By Liam Mannix
Australia’s op shops are confronting a perfect storm as the rise of online auction sites, increased recycling and landfill costs and the possible loss of a key government subsidy hit them all at once.
Every night, piles of waste are dumped on the doorsteps of Victoria’s 650-odd op shops. It costs millions to recycle those items or send them to the tip.
“We get old tyres, bumper bars, gear boxes,” says Matthew Richardson, business manager at Lifeline Geelong, who estimates only 15 per cent of everything dumped can be resold. “What are these people thinking?”
The quality seems to be getting worse. There was a time when 70 per cent of everything donated could be resold, according to Save the Children’s head of retail Wayne Edis. That’s now fallen to 40 per cent, meaning more is being thrown away than resold.
“With the advent of Facebook Marketplace and Gumtree and eBay, people are trying to sell it first at home. And then whatever’s left over that they cannot sell, they are sending it to the op shops – rather than dispose of it themselves,” Mr Edis said.
That means lower earnings coupled with higher waste costs.
On top of that, the sector fears the recycling crisis will send those waste costs skyrocketing.
A global crisis was catalysed when China, where we export most of our recycling, announced in January it would stop taking the world’s garbage.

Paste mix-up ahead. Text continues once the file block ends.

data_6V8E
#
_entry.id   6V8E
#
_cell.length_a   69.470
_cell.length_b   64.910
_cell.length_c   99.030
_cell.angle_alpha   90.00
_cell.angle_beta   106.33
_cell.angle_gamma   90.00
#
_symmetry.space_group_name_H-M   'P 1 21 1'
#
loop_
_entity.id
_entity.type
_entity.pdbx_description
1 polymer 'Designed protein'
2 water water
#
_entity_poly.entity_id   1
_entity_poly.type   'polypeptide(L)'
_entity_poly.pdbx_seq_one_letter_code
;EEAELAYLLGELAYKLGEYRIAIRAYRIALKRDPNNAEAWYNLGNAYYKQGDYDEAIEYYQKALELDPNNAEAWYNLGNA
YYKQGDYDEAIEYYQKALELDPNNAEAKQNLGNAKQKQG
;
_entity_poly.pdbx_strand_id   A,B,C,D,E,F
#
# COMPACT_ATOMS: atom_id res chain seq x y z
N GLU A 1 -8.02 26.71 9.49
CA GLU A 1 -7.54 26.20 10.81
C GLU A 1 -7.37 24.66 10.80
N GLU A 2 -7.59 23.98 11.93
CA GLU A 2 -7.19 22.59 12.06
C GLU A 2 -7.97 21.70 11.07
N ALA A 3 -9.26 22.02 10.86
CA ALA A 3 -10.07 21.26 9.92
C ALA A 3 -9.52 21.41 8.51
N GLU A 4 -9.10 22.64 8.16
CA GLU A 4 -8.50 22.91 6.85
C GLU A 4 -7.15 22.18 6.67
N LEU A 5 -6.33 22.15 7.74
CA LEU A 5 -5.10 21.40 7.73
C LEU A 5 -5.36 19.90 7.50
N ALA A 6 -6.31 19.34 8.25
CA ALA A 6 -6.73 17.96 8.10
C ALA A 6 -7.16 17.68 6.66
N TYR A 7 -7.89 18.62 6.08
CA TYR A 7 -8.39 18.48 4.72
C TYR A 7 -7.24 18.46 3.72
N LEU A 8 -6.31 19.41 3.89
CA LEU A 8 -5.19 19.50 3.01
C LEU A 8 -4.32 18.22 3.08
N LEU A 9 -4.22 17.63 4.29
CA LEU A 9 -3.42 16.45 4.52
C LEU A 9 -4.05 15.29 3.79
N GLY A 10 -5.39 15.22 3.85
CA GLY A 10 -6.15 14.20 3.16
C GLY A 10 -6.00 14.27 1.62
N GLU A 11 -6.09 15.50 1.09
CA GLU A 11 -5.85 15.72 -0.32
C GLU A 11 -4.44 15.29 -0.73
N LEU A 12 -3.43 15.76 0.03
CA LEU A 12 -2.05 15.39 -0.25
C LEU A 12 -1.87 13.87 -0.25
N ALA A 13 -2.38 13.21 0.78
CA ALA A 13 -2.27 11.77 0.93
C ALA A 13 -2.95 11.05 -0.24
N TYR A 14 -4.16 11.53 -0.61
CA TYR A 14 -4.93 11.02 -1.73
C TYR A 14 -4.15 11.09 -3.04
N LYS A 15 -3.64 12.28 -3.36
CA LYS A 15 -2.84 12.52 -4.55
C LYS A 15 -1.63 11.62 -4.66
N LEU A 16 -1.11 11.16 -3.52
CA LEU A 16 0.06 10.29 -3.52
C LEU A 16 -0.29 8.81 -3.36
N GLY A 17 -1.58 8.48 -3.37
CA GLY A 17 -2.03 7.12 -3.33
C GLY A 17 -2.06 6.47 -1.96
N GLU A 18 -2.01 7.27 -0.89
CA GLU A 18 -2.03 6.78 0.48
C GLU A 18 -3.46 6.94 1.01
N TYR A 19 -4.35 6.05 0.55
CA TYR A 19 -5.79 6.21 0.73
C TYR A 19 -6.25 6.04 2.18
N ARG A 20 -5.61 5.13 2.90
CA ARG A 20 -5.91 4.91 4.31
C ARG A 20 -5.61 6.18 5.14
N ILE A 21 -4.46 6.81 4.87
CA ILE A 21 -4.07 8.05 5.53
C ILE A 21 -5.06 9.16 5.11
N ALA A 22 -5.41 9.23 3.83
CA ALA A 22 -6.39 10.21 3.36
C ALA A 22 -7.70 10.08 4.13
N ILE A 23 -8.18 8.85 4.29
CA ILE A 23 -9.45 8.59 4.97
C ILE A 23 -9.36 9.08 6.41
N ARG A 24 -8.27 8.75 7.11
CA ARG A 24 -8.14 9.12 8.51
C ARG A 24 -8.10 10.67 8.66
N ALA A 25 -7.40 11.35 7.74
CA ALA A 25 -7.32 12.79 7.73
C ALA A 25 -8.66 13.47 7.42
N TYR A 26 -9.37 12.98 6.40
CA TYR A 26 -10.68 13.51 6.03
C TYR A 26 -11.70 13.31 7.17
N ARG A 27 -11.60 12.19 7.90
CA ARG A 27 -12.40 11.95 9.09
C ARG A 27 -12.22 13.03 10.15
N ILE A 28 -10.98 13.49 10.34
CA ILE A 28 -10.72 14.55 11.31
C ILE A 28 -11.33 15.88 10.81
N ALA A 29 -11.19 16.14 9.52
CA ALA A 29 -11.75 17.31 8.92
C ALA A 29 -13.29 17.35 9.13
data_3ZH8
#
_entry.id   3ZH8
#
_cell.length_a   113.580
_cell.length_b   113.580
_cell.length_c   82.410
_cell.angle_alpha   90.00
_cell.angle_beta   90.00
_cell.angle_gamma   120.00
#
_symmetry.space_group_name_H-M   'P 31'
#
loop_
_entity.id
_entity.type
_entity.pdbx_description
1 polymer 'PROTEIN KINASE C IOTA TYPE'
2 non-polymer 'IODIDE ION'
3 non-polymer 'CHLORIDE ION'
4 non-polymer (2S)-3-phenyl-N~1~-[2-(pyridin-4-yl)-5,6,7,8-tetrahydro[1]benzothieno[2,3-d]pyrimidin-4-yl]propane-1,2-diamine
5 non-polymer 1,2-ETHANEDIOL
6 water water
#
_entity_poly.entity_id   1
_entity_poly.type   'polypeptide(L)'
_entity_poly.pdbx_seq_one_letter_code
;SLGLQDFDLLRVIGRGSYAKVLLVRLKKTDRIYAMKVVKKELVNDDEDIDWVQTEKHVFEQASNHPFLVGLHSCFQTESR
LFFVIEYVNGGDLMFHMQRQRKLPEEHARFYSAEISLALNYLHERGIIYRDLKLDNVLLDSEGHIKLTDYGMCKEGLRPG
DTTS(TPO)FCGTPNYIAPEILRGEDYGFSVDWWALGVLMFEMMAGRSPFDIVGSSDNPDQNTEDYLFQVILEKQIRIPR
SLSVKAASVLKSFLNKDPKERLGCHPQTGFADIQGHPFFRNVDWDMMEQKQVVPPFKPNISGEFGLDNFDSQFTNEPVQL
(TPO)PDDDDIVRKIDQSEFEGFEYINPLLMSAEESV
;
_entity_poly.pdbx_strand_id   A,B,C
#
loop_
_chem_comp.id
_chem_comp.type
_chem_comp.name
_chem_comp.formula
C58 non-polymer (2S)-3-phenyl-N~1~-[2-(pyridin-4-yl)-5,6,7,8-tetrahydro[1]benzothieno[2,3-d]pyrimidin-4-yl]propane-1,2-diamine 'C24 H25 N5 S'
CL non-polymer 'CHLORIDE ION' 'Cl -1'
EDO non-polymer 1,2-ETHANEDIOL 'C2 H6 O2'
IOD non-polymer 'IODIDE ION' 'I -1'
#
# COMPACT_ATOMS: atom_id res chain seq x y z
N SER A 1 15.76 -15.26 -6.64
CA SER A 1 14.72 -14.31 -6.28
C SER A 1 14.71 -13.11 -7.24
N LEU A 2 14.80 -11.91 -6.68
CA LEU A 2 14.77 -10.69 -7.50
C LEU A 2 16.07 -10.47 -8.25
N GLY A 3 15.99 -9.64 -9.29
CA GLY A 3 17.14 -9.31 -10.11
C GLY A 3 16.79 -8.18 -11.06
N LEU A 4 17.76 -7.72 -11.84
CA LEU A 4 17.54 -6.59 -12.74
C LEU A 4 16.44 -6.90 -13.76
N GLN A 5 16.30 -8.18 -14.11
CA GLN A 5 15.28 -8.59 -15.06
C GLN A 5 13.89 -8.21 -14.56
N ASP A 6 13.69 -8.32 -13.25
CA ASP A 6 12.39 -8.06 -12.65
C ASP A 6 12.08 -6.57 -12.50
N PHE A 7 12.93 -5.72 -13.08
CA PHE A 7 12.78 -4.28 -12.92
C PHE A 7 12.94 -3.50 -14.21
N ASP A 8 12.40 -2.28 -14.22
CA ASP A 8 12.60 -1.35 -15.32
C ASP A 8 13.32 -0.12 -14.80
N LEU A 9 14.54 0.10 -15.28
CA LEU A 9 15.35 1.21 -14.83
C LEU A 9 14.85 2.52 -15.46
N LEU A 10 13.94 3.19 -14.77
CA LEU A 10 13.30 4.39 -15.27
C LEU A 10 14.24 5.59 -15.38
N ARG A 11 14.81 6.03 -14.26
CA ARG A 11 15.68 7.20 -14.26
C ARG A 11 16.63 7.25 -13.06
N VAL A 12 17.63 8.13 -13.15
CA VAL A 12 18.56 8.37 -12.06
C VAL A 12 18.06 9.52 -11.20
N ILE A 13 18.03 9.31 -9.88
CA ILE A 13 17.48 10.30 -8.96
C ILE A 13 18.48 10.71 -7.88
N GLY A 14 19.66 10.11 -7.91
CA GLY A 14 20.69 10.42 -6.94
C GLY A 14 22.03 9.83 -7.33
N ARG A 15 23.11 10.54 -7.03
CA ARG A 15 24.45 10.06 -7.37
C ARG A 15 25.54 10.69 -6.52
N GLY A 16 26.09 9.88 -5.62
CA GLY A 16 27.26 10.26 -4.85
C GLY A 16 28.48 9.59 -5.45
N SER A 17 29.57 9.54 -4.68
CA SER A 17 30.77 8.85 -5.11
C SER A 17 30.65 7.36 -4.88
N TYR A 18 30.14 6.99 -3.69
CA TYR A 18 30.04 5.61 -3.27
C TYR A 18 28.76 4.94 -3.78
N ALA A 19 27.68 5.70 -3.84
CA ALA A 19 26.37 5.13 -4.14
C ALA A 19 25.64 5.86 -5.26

That has led to waste companies dramatically ramping up their fees to collect waste paper and plastic, a cost that has been slowly rippling through the economy.
Save the Children’s 59 op shops send about two million items to landfill or for recycling a year. Those costs are steadily increasing – from about $65,000 in 2016, to about $100,000 in 2017.
“And we’re expecting prices will continue to increase,” says Mr Edis. “Every dollar that goes to a waste company is a dollar that is not going to kids.”
The National Association of Charitable Recycling Organisations (NACRO) says other charities are also reporting significant increases in the price of sending junk to recycling.
To partially offset those costs, op shops have relied on the state government’s landfill levy relief program.
The $800,000 a year program helps cover some of the $64.30 the government charges on every tonne of waste buried in landfill. It works out to about $2400 per charity per year.
“It’s nothing, right? But this couple of hundred bucks helps tiny charities keep going,” says NACRO chief Omer Soker.
But the program, which has run since 2015, was not renewed in this year’s state budget. It is set to expire on June 30.
“The charities would be really hurting if they lost this,” Mr Soker said.
Opposition environment spokesman Nick Wakeling criticised the government for pulling the funding despite finding $225 million to redevelop Etihad Stadium.
“Op-shops are not dumping grounds, and these funding cuts are just mean spirited and take money away from those who really need it,” Mr Wakeling said.
Environment Minister Lily D’Ambrosio is believed to have given an in-principle pledge to renew the funding, following pressure from the opposition and op shops, although a spokesman declined to confirm this.
“We appreciate the vital role charitable recycling organisations play in the management of waste in Victoria, and we continue to engage with them and support a sustainable waste management system across Victoria,” Ms D’Ambrosio said in a statement.
Save the Children’s Wayne Edis is hopeful the government and the sector can come to a compromise. In the meantime, Mr Edis issued this plea: “If it should go to the tip, please take it to the tip.”